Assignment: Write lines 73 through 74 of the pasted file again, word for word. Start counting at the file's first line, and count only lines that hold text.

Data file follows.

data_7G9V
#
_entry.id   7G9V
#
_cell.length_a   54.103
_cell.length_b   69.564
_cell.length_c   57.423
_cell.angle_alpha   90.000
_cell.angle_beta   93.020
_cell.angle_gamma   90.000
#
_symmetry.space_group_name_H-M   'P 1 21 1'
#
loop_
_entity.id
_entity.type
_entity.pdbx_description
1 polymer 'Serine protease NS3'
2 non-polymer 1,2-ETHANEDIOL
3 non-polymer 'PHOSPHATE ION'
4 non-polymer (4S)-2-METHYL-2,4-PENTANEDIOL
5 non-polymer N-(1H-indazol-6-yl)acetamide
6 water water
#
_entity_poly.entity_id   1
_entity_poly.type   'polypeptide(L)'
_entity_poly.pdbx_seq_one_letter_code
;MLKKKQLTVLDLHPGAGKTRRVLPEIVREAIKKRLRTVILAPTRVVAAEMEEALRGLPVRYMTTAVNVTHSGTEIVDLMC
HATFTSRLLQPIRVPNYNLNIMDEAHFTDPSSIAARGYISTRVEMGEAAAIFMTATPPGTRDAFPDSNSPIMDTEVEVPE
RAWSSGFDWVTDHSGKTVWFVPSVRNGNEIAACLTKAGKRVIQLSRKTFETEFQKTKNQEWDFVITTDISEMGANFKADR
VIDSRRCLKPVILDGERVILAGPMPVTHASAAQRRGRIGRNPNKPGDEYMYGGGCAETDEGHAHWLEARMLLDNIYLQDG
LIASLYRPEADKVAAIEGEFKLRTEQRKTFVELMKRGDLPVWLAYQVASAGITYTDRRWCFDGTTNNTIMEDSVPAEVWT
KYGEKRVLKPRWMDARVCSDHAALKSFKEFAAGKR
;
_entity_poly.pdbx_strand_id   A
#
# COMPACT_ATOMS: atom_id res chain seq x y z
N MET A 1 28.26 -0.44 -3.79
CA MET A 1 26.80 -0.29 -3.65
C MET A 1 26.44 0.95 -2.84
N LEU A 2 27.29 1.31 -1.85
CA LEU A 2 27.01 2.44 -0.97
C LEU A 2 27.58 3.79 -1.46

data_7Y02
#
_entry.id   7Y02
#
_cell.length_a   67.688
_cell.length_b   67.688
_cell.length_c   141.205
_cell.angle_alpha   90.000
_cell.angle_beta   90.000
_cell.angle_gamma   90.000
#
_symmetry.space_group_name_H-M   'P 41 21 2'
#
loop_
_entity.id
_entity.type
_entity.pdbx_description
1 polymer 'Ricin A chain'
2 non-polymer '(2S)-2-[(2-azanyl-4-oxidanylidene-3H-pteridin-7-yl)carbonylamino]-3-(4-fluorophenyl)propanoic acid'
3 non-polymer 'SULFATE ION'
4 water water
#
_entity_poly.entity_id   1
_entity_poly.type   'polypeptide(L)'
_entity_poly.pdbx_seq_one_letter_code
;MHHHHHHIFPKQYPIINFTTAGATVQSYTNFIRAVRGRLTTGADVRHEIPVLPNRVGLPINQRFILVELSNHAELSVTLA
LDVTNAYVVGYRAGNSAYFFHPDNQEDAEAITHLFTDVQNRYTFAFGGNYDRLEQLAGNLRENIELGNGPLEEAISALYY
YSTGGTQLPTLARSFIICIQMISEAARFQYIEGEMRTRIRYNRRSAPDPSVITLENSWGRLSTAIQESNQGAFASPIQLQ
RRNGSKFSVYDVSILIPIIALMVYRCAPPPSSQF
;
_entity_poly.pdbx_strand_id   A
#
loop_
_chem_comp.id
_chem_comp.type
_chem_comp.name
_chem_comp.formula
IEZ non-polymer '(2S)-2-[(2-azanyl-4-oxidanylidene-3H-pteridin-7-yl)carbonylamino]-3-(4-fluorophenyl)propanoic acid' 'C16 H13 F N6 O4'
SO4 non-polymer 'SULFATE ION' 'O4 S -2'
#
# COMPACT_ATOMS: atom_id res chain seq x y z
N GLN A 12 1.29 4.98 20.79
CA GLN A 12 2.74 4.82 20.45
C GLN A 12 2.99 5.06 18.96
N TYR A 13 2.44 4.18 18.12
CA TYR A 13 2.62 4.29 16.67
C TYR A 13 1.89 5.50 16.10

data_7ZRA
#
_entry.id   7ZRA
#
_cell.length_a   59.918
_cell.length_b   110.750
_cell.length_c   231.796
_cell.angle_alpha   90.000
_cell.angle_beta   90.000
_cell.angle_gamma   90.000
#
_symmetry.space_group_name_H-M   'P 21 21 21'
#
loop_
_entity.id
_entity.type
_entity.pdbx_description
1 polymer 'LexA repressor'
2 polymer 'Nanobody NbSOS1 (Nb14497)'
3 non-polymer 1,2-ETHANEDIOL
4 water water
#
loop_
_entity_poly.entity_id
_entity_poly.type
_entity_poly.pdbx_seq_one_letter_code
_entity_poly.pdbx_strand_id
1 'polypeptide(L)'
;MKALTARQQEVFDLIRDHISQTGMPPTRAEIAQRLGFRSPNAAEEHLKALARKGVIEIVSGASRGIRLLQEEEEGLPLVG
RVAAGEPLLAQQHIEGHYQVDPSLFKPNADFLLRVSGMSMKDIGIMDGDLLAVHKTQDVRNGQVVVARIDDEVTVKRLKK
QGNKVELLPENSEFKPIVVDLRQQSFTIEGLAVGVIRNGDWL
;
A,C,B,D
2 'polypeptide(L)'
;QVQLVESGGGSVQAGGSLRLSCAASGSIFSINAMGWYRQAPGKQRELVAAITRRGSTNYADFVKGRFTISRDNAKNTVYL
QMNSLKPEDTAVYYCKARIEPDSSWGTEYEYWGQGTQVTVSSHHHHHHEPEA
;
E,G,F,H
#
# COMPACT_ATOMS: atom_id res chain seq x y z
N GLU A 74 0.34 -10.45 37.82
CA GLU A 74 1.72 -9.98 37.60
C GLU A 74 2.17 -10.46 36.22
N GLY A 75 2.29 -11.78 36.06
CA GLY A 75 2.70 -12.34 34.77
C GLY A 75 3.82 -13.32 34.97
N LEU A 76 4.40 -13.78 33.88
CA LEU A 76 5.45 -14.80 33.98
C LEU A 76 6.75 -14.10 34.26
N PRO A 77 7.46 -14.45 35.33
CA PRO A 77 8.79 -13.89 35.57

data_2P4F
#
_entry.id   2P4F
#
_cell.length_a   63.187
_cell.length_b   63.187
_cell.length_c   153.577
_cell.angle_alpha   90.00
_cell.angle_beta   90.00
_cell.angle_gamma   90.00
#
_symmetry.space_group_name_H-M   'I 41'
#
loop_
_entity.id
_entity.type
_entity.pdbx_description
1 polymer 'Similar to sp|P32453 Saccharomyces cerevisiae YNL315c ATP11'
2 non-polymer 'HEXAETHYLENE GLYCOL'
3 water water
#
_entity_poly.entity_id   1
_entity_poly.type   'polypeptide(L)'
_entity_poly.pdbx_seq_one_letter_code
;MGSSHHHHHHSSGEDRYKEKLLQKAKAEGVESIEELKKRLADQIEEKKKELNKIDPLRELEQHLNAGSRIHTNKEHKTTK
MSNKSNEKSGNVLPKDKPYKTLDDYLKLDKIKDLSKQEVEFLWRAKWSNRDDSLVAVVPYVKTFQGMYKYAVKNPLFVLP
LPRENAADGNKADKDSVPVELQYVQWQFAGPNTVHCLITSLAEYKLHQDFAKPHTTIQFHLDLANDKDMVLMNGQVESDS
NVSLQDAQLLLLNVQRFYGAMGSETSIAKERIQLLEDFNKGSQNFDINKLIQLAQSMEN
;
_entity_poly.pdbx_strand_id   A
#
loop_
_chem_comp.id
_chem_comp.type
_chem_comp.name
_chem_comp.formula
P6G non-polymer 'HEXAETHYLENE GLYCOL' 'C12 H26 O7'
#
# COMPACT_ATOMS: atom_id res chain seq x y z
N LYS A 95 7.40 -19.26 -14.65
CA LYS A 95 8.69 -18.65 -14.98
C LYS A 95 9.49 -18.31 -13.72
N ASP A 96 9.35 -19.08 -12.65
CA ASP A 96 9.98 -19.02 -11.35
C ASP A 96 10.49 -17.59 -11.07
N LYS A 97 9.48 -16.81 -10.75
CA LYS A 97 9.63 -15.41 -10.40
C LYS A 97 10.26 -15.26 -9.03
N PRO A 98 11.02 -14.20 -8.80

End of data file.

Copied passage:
;
_entity_poly.pdbx_strand_id   A